Two Mystery Reads: Do Not Become Alarmed and The Clocks*

12:00 pm

* Thank you to Penguin Viking for sending me a copy of Do Not Become Alarmed for review *

Ooh, I do love a mystery. Here are two *mysterious* reads I've had the experience of reading recently. An oldie, and a newie. But which had the strongest impression on me?

The Clocks by Agatha Christie
The marvellous hardback Collins edition has been sitting on my shelves since university after finding it in a secondhand bookshop. Honestly, it has a rather moldy smell, rather than that lovely old book smell. In The Clocks, a young typist is called to the house of a blind lady to work for her, only to stumble upon a dead body (classic Christie) and an irregular amount of clocks, only two of which belong to the homeowner. What's bizarre about this Poirot mystery is that Poirot is only present for a very, very small portion of the book, acting as an almost Sherlock-consulting-detective figure. Instead we follow Inspector Hardcastle and Colin Lamb, two characters I spent the whole book trying to tell apart. I enjoyed the mystery of this book, which followed the classic Christie pattern, but unfortunately was a little let down by the conclusion. However I am interested in watching an adaptation of this one!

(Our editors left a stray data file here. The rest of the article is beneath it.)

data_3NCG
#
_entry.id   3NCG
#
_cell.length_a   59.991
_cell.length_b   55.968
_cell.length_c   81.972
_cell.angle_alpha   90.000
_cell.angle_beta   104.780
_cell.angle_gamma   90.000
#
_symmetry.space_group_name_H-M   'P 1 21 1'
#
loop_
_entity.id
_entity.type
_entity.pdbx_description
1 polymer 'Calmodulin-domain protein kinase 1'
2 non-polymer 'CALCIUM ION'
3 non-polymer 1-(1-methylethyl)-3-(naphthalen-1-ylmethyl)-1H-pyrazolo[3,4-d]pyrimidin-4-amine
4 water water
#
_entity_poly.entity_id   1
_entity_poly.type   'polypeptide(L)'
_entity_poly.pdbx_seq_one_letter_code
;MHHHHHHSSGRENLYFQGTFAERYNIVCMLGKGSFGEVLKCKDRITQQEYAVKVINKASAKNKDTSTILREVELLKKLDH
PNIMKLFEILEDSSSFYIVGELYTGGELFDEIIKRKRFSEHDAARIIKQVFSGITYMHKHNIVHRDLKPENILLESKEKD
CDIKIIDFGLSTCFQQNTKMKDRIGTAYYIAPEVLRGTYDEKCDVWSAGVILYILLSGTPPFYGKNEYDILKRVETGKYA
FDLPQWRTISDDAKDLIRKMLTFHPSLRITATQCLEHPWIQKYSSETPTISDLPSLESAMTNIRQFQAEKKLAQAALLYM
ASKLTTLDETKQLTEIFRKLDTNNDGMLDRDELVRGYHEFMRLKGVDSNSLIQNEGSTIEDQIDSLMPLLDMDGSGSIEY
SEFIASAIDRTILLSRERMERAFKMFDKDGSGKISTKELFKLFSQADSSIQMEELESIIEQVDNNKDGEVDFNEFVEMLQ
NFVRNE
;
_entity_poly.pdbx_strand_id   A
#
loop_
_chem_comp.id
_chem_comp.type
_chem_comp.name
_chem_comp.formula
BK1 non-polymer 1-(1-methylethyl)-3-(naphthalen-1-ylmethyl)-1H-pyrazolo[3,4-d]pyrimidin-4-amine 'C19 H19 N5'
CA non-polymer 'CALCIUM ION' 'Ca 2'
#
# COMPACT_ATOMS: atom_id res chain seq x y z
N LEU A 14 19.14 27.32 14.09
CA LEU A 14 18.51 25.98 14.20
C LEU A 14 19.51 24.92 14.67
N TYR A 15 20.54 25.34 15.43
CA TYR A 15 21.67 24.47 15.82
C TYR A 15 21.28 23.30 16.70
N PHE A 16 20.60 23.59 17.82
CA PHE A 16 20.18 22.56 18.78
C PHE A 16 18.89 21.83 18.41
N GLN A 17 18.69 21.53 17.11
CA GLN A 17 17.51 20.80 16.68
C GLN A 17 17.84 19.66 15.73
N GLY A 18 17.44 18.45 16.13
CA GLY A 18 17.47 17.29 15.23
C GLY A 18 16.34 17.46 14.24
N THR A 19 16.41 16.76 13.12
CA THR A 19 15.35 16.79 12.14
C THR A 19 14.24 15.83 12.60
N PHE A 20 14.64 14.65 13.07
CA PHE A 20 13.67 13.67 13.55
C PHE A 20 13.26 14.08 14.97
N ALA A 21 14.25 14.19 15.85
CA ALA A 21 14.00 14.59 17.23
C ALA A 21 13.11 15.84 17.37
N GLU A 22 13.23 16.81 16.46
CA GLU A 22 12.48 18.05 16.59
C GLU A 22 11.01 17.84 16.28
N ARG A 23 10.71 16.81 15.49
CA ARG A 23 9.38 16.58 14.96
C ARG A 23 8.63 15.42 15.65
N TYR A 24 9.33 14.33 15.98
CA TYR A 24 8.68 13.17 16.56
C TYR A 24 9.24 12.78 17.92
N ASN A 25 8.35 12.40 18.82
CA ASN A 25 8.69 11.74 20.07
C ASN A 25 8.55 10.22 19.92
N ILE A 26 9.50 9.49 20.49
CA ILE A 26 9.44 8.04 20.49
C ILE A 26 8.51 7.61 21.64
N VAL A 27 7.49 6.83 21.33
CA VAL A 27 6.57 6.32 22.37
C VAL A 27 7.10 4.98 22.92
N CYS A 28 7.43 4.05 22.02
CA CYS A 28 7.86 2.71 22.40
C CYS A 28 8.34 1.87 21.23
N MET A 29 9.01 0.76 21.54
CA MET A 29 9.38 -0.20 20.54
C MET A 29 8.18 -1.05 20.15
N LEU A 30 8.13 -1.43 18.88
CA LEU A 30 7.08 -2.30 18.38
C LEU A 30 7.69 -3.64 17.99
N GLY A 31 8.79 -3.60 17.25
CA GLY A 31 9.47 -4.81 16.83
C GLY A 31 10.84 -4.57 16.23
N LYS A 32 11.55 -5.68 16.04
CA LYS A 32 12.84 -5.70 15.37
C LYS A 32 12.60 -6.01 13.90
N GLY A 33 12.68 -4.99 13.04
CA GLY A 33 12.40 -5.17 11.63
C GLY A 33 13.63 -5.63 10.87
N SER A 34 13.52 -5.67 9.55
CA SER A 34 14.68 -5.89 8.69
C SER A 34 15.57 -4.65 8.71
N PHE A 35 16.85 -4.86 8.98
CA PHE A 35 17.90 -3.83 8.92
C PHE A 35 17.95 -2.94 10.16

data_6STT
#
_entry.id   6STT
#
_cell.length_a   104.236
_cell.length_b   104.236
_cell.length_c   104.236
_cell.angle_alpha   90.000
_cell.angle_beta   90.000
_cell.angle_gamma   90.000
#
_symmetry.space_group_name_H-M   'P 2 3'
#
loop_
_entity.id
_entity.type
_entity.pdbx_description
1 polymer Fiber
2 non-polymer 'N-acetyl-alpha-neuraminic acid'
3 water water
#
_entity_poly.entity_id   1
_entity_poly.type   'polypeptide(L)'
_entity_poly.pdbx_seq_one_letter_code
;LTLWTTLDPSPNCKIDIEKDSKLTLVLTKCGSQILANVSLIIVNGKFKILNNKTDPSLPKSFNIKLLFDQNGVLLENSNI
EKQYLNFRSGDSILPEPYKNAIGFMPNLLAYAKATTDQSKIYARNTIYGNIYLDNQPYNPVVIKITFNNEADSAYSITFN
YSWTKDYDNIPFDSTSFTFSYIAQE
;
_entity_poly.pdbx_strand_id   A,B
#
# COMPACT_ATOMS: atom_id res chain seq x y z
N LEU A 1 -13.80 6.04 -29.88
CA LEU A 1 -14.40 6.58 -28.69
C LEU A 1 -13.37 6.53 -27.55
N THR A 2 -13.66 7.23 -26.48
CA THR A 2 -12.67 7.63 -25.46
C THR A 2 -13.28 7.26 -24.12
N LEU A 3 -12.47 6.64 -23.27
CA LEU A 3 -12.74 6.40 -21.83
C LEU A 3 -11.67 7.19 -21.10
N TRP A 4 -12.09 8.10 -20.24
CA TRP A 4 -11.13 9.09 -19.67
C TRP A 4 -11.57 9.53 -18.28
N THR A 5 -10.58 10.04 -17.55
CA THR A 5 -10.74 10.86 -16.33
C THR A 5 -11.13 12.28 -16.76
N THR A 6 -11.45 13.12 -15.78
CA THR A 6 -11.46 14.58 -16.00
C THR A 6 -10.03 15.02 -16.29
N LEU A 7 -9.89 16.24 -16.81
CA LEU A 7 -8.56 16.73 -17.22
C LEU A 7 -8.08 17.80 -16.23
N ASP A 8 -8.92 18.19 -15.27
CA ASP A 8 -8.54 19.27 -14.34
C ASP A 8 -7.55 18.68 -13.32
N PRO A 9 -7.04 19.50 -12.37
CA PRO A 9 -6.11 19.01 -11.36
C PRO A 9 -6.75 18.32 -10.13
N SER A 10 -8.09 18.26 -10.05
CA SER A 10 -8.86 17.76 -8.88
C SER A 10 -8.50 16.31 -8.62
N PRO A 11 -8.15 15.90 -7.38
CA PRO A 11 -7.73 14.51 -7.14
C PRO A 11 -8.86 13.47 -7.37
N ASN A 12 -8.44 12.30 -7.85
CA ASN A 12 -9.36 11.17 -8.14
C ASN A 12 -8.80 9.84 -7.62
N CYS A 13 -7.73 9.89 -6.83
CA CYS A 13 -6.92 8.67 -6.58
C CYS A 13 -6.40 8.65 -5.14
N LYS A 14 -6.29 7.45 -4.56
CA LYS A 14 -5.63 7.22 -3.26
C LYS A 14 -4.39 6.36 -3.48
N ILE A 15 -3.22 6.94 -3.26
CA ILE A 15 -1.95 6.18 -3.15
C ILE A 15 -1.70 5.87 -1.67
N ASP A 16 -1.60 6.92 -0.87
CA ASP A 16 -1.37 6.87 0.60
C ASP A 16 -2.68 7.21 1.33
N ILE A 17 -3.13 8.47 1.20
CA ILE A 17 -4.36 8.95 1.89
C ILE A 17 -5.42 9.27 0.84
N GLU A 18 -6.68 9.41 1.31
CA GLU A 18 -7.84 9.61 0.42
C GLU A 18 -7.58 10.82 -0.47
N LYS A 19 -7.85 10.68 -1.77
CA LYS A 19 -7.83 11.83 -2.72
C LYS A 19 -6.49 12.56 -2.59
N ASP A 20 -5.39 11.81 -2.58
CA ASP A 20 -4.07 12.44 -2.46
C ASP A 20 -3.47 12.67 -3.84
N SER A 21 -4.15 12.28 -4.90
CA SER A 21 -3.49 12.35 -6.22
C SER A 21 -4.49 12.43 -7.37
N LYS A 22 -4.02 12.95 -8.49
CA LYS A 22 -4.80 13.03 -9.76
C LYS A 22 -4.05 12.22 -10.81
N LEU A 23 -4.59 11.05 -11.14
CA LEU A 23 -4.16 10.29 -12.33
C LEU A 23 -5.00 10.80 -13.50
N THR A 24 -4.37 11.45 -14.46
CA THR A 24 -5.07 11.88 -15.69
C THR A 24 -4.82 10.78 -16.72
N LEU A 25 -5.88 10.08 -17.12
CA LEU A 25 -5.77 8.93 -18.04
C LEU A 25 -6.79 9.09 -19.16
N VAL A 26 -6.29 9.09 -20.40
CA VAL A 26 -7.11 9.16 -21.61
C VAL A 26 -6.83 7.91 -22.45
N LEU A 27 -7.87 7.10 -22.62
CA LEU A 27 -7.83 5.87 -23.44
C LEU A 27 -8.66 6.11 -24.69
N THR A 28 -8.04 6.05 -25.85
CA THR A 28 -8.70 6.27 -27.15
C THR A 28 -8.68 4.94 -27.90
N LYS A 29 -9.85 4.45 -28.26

Do Not Become Alarmed by Maile Meloy*
Two families go on a cruise and all of the children go missing. CHILLING AND INTRIGUING. Unlike what I expected, the children actually go missing when the groups take an excursion to the mainland, rather than disappearing on-deck a la Flightplan. Actually, that's my fault for not reading the blurb properly. Moving on, this book was good. This book was really good, and I'll be honest again here: I wasn't expecting it to be good. I don't read contemporary mysteries or thrillers. I chronically expect them to be bad, but Do Not Become Alarmed was really, really interesting. We're told the story from the perspective of the parents and the children who go missing, which adds an interesting dimension to the story as we know from the beginning why they're missing and what happened. I was pleasantly surprised by the voices Meloy gave to the children, making them interesting and intelligent, but also believable as children, with their combination of fear and excitement about what is happening to them.

Do Not Become Alarmed is released on 6th July by Penguin Viking (paperback, £8.99).

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